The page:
Case 1

A 7-month-old black African male infant was presented for autopsy with the history that he had died during a feed with soft porridge. On further probing, the child had a normal gestational, birth and neonatal history and had been well with no current medical history. He was being fed by his grandmother at the time of his demise. The history of the feeding style was not forthcoming. On examination, he was a well-fed child with anthropometric parameters within the normal range and the external examination was unremarkable. The trachea, bronchi and distal airways were clogged with creamish soft porridge; the lungs were congested and showed subpleural petechial haemorrhages. The stomach contained ~125 mL of the same food material while the oesophagus was empty. There were petechiae on the thymus and epicardial surface of the heart. The liver, spleen, kidneys and brain were congested. The rest of the organs were unremarkable. Histological examination showed the presence of plant foreign body material in the alveoli. The cause of death was concluded as choking due to food aspiration.


Case 2

A reportedly healthy 9-month-old black African male child suddenly started making choking movements and then died during a feed.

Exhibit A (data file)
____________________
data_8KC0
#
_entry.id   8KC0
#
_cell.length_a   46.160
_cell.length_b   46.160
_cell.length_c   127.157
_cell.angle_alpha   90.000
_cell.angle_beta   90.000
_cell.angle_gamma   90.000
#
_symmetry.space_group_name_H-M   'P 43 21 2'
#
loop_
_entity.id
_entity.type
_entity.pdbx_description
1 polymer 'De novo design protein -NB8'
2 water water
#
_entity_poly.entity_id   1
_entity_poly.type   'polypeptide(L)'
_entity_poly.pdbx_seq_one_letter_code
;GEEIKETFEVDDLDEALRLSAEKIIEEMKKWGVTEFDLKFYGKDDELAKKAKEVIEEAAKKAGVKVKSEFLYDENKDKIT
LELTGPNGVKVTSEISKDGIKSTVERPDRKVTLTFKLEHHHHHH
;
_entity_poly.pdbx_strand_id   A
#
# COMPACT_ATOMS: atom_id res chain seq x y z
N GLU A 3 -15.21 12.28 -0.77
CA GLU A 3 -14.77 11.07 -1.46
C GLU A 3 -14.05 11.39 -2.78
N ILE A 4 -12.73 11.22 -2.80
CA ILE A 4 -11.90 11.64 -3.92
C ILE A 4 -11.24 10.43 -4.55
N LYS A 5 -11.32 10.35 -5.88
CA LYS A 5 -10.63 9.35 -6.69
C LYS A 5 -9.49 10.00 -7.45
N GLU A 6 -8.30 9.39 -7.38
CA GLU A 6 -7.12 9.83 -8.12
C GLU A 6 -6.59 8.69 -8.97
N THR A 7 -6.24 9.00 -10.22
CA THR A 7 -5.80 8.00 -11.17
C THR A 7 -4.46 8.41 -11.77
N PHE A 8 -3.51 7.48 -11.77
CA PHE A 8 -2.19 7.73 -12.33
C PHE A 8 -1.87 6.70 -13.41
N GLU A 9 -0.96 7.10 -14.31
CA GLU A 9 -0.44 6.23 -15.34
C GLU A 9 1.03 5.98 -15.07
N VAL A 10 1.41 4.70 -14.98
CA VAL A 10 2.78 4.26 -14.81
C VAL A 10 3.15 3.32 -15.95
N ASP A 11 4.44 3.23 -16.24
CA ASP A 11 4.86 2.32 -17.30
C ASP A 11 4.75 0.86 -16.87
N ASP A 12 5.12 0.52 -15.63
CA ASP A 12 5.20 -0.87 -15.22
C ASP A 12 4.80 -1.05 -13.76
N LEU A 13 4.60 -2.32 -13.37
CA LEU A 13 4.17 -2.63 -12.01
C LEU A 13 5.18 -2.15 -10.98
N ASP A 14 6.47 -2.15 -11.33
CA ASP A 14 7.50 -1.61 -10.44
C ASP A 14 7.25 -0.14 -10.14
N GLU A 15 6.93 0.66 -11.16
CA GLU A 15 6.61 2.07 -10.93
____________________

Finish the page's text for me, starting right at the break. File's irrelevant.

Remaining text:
No abnormal gestational, birth or neonatal history was elicited. The child was being fed by his 20-year-old mother in the presence of his grandmother at the time of his demise. The feeding style could not be elicited. On autopsy examination, he had normal anthropological parameters and an external examination was unremarkable. Tracheal and bronchial mucosa was hyperaemic and the airways contained traces of white soft porridge. The oesophagus was empty and the stomach contained the same soft porridge. The lungs were congested, oedematous and food particles could be seen issuing from the cut surface. There were petechial haemorrhages on the thymus and epicardial surface of the lung. The liver, spleen, kidneys and brain were congested. The rest of the tissues were unremarkable. Histological examination further revealed alveolar oedema, haemorrhage, and the presence of foreign plant food material, as well as septal congestion. There were no bacterial colonies observed. The cause of death was stated as aspiration pneumonitis.